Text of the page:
You can identify the building by the “red cube” lecture hall beside its entrance. Once you enter the building you can find the workshop in the left part of the building on the third floor. It takes place in room R3.017.
Munich Workshop, 2019: Venue and Agenda
- Thursday, 14 November: 14:00 CET until 18:00 CET
- Friday, 15 November: 09:00 CET until 13:00 CET
Talks and Tutorials
» Accelerated UVM, Puneel Goel
Embedded UVM (or EUVM) is completely opensource and since it is natively compiled, it does not have any dependency on SystemVerilog or any other simulator. The source code of EUVM is available on Github in the repositories https://github.com/coverify/euvm and https://github.com/coverify/esdl. EUVM integrates seamlessly with Icarus Verilog and other simulators to enable an opensource UVM verification environment complete with constrained randomization. EUVM implements the latest IEEE UVM standard.
Some ready to compile EUVM powered Verilog testbenches are available on Github in the various repositories of http://github.com/uvm account.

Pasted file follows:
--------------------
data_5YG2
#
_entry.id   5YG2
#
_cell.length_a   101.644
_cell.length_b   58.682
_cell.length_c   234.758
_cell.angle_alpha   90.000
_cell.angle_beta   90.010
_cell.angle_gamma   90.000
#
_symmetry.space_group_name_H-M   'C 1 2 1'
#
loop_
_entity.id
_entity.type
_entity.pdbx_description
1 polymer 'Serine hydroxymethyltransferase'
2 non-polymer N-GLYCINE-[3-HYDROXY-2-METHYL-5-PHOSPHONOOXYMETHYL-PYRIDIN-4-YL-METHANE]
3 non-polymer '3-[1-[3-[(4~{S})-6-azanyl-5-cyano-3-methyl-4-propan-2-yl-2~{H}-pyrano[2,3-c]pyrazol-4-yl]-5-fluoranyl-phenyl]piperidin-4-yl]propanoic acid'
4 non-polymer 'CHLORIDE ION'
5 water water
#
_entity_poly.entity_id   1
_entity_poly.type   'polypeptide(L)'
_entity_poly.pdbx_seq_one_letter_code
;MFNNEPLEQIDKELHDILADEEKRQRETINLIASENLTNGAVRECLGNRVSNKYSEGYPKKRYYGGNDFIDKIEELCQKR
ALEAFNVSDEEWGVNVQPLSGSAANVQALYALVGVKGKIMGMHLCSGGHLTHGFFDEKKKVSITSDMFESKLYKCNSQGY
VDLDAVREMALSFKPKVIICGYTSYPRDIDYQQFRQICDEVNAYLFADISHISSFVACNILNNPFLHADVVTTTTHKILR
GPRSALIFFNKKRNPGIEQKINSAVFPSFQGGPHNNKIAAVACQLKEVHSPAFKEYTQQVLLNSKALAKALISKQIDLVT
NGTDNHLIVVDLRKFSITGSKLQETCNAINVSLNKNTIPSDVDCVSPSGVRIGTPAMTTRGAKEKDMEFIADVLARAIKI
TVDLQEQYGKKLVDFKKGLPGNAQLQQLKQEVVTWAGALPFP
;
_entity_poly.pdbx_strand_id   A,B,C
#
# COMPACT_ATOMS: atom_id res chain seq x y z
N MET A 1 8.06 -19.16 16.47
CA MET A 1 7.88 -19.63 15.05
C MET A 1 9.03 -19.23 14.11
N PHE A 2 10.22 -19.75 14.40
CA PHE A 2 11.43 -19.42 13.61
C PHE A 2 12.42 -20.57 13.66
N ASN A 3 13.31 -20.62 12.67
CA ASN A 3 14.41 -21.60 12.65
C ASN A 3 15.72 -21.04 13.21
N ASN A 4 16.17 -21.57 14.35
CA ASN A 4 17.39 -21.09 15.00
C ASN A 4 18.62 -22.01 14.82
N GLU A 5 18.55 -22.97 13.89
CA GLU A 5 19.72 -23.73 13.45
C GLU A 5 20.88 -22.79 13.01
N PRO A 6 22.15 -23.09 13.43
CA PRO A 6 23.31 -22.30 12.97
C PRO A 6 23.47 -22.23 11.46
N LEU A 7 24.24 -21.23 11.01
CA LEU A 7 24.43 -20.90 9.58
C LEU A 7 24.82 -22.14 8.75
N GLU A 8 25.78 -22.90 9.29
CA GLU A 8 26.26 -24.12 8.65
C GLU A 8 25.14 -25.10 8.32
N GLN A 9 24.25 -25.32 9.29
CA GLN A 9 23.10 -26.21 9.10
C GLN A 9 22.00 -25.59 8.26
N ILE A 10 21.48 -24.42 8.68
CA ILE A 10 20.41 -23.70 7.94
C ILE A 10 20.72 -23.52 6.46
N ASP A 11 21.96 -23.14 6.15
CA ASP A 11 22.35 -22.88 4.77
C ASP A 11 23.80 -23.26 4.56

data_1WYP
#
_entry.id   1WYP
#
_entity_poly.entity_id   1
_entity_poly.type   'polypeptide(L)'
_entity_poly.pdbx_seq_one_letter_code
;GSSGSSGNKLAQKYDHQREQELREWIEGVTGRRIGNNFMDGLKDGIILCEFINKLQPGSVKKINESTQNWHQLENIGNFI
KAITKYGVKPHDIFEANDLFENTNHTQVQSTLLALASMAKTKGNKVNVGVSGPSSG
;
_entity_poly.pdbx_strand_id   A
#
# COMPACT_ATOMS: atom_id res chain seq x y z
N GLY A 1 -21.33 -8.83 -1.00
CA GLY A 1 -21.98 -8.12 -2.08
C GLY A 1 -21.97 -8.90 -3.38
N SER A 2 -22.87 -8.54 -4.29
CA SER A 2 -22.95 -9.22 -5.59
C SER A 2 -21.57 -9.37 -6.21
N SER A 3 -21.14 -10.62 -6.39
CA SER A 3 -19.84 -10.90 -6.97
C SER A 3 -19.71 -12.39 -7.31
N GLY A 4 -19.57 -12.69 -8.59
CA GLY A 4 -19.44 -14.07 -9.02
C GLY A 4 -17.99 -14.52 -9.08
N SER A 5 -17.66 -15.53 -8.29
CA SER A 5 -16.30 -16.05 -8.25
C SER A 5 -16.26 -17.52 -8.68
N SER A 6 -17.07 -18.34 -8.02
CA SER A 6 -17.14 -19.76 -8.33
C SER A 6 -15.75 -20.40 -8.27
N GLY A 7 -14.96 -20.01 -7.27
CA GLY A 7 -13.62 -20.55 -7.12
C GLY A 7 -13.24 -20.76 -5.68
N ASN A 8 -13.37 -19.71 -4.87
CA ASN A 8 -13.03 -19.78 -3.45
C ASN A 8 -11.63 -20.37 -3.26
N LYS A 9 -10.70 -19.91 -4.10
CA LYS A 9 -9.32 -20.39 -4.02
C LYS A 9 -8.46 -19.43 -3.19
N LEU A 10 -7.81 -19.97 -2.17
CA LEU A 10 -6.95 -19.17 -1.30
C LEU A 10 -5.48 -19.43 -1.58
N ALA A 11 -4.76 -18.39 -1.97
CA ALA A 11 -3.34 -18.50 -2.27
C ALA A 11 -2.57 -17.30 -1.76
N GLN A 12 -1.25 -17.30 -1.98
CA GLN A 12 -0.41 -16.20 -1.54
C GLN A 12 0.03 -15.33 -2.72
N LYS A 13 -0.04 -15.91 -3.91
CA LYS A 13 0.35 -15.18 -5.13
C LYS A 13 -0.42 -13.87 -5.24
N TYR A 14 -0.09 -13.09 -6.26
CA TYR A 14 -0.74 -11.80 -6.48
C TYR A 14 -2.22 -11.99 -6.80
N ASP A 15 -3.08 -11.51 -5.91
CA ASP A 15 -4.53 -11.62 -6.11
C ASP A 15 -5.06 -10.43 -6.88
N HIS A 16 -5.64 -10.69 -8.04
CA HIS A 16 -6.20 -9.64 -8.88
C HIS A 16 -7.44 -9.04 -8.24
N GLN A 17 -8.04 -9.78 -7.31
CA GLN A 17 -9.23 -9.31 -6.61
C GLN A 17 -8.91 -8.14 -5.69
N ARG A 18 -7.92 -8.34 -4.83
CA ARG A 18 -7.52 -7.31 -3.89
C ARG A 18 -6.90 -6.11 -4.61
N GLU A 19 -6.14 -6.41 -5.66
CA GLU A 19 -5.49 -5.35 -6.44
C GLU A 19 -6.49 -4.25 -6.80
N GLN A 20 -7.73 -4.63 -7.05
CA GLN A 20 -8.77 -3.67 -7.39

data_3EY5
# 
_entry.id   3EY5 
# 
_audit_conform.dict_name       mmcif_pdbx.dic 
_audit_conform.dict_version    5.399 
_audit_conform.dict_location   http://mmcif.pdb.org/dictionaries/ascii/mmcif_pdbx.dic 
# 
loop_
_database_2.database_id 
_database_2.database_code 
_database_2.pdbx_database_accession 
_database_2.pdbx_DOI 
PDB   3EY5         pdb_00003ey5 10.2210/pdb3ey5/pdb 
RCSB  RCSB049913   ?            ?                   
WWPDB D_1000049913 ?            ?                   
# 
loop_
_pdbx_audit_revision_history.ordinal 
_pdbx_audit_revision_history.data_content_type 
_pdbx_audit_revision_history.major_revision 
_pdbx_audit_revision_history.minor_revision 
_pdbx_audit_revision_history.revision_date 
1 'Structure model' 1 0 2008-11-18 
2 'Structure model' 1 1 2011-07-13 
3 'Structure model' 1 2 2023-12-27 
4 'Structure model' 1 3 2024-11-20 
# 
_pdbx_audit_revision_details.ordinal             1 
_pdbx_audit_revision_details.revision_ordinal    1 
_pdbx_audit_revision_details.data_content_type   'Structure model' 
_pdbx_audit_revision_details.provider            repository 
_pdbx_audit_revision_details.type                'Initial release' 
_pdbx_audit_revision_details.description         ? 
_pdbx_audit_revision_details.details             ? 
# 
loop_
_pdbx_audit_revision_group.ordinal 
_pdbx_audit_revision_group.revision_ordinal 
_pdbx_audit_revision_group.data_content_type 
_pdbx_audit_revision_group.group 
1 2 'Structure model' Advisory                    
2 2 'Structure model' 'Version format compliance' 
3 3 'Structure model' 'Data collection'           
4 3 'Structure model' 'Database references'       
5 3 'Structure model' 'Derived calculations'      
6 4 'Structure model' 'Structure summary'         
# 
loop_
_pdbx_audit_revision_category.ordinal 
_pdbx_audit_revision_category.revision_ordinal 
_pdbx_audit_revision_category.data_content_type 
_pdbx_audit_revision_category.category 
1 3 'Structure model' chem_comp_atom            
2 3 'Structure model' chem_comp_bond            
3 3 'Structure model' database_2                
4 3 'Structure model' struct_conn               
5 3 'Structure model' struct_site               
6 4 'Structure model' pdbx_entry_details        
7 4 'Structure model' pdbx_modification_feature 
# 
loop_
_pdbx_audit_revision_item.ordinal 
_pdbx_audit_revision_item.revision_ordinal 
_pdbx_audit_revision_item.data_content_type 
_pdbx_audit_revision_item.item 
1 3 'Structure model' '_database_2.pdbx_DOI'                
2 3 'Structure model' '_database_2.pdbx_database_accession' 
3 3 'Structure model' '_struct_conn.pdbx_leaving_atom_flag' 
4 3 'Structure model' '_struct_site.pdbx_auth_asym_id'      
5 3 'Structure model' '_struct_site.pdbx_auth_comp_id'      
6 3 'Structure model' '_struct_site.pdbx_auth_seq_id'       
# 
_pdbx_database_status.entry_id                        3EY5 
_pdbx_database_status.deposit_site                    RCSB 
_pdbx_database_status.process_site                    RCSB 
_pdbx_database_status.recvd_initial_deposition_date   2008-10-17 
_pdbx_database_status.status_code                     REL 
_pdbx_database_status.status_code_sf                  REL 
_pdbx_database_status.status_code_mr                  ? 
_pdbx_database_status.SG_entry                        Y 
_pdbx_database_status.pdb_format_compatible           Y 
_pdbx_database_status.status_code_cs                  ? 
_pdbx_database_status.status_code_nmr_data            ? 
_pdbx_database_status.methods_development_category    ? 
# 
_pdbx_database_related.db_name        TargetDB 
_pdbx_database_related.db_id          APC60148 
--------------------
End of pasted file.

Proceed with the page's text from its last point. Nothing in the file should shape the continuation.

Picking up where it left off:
» Testing "the Python way" with cocotb and pytest, Tomasz Hemperek
» Ten ways to use Verilator, Wilson Snyder
The author of Verilator walks through 10 creative ways to use Verilator, from the “obvious” use as a simulator, finding possible simulation-synthesis mistakes, though using Verilator’s XML output to visualize design information.
» Modern Testbench Architecture in SystemVerilog with Verilator, Peter Monsson
You don’t have to write your testbench in C++ or Python just because you want to use Verilator. In this presentation we show you how to build and run modern testbenches with Verilator written in SystemVerilog even when Verilator doesn’t support classes.
» Open vip: UVM based OpenCAPI Verification test bench, Bodo Hoppe
» Managing IP libraries with FuseSoC, Olof Kindgren
» Open-Source Verification and the Opportunities for Broader Collaborations (and ASIC-Quality Hardware!), Martin Lueker-Boden
» Testing USB IP cores with Cocotb-based open source test suite, Karol Gugala
» Open source SystemVerilog compliance test suite overview, Karol Gugala
» Tutorial: Extending, testing and running the SweRV core with cocotb, Verilator and Fusesoc, Olof Kindgren and Stefan Wallentowitz
Are you curious to know about what can be done with Open Source Silicon cores and tools? In this hands-on tutorial you will be working with some of the common key components in the open source silicon ecosystem such as CoCoTB, Verilator, FuseSoC and SweRV.
The workshop will take you from designing a simple peripheral controller, verifying it, connecting it to a RISC-V SoC and running system-level simulations.
If time permits, the same design will also be run on FPGA hardware.